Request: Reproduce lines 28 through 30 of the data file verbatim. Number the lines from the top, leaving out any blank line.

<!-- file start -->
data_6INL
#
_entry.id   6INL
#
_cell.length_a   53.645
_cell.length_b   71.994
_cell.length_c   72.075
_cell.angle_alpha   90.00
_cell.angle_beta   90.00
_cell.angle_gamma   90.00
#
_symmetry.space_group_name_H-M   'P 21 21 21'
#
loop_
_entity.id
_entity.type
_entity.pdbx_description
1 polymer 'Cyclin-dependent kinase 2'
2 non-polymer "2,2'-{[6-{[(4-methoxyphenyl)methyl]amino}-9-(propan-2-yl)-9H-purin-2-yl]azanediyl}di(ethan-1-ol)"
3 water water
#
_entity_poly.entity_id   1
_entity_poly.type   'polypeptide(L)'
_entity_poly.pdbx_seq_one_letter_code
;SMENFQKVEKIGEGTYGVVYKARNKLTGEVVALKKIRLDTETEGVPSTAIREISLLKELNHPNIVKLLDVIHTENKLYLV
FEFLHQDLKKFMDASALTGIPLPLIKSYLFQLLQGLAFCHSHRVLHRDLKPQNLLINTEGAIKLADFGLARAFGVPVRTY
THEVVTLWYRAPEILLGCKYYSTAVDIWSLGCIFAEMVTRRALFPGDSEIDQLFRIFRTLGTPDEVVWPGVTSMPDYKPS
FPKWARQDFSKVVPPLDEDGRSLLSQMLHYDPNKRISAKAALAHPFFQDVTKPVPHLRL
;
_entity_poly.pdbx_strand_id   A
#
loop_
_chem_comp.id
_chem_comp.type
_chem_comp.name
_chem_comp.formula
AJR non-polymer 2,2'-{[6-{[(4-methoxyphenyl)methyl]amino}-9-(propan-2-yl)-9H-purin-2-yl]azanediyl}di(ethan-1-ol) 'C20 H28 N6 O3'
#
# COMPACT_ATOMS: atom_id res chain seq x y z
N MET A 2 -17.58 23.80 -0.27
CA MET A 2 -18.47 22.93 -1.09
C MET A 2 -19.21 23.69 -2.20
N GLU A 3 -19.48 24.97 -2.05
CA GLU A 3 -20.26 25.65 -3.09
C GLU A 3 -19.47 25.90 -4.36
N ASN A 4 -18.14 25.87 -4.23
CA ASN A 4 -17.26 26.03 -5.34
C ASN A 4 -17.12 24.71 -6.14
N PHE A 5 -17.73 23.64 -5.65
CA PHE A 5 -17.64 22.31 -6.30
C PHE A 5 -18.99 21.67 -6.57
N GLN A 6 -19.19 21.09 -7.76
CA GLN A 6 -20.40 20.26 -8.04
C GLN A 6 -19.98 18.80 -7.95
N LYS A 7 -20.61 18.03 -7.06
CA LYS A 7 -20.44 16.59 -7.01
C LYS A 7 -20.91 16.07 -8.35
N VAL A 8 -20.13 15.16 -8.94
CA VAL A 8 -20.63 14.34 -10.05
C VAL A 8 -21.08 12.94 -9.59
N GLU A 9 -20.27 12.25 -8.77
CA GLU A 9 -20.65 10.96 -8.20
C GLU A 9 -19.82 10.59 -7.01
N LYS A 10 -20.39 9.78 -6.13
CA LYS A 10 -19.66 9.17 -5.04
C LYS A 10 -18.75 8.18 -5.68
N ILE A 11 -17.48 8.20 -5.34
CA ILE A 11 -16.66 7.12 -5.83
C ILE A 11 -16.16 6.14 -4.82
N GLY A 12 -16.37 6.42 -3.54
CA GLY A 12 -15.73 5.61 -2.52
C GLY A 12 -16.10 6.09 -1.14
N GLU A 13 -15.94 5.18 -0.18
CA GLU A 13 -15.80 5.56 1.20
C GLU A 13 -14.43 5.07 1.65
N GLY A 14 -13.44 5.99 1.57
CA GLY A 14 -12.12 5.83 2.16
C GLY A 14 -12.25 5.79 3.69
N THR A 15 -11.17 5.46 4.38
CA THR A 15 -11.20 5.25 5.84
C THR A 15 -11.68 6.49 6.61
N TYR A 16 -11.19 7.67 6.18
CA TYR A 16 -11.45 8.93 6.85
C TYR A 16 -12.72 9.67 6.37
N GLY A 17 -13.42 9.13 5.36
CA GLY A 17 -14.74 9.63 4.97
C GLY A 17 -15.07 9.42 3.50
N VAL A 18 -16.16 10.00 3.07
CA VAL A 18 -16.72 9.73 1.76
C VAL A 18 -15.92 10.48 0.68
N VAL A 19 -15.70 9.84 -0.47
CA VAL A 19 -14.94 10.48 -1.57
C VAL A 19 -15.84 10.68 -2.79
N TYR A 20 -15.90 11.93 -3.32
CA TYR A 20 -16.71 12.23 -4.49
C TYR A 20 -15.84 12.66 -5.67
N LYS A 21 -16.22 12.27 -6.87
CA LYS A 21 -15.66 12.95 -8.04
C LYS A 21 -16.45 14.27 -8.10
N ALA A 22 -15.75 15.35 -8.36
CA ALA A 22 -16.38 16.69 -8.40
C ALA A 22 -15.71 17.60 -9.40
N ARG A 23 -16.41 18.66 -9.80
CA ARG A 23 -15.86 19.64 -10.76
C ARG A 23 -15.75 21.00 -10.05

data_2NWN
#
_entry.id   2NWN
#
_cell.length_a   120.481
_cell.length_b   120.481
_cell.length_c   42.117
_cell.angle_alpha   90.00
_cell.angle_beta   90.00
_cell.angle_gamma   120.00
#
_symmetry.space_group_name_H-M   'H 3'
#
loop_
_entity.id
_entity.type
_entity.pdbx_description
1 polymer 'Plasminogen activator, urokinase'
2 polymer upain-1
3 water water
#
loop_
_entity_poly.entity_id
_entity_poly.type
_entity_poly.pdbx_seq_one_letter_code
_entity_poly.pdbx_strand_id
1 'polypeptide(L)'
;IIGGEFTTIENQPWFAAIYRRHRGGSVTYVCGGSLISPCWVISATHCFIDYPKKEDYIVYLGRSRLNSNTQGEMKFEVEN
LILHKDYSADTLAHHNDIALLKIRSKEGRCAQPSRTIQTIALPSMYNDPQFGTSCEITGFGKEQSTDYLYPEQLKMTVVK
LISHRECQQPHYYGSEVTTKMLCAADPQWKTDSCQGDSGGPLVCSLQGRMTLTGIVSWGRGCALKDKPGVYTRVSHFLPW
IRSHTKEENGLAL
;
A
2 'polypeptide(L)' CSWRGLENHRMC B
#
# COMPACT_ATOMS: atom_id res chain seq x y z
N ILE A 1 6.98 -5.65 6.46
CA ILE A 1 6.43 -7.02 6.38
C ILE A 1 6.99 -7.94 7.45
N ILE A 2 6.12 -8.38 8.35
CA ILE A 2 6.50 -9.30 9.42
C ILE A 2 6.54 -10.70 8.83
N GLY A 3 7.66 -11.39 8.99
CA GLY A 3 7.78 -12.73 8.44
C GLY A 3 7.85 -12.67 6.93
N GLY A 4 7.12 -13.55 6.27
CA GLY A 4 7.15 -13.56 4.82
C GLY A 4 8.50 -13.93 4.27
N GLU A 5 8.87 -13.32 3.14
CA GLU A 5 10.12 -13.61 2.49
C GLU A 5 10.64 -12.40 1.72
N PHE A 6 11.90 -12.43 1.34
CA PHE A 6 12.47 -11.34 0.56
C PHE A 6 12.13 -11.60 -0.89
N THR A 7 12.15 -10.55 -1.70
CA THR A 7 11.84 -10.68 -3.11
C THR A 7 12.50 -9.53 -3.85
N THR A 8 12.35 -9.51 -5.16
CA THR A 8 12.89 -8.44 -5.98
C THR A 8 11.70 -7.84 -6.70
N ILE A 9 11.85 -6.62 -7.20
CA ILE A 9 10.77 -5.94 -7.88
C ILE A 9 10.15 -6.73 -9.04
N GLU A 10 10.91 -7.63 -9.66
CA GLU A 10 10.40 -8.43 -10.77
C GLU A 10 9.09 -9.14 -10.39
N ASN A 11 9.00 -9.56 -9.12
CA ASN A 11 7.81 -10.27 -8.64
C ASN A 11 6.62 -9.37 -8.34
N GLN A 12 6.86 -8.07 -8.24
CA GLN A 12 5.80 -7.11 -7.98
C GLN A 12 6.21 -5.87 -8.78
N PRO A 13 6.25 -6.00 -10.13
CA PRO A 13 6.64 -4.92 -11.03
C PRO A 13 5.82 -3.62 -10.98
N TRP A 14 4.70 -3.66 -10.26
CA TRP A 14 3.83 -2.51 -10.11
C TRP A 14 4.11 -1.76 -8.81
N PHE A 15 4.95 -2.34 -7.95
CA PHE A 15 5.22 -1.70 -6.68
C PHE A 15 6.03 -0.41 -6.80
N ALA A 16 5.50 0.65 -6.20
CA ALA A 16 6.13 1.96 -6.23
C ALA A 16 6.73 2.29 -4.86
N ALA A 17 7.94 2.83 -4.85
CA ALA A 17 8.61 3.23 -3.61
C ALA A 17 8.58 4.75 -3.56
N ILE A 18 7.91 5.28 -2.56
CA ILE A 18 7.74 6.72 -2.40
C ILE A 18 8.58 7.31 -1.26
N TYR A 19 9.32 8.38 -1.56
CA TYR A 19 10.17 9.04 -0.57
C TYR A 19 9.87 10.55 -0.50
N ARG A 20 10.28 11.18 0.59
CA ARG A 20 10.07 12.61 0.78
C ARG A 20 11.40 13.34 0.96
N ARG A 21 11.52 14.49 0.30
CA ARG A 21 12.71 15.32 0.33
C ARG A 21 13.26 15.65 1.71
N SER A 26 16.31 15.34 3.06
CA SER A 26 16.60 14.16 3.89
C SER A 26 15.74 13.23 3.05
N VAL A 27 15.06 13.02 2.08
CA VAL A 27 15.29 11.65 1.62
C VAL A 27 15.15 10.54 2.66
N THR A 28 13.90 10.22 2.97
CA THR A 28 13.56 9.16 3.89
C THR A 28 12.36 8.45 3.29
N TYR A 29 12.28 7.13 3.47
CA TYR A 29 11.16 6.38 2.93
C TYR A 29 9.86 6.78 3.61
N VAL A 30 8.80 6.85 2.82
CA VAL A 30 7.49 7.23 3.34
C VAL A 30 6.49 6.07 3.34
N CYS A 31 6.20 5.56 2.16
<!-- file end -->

FPKWARQDFSKVVPPLDEDGRSLLSQMLHYDPNKRISAKAALAHPFFQDVTKPVPHLRL
;
_entity_poly.pdbx_strand_id   A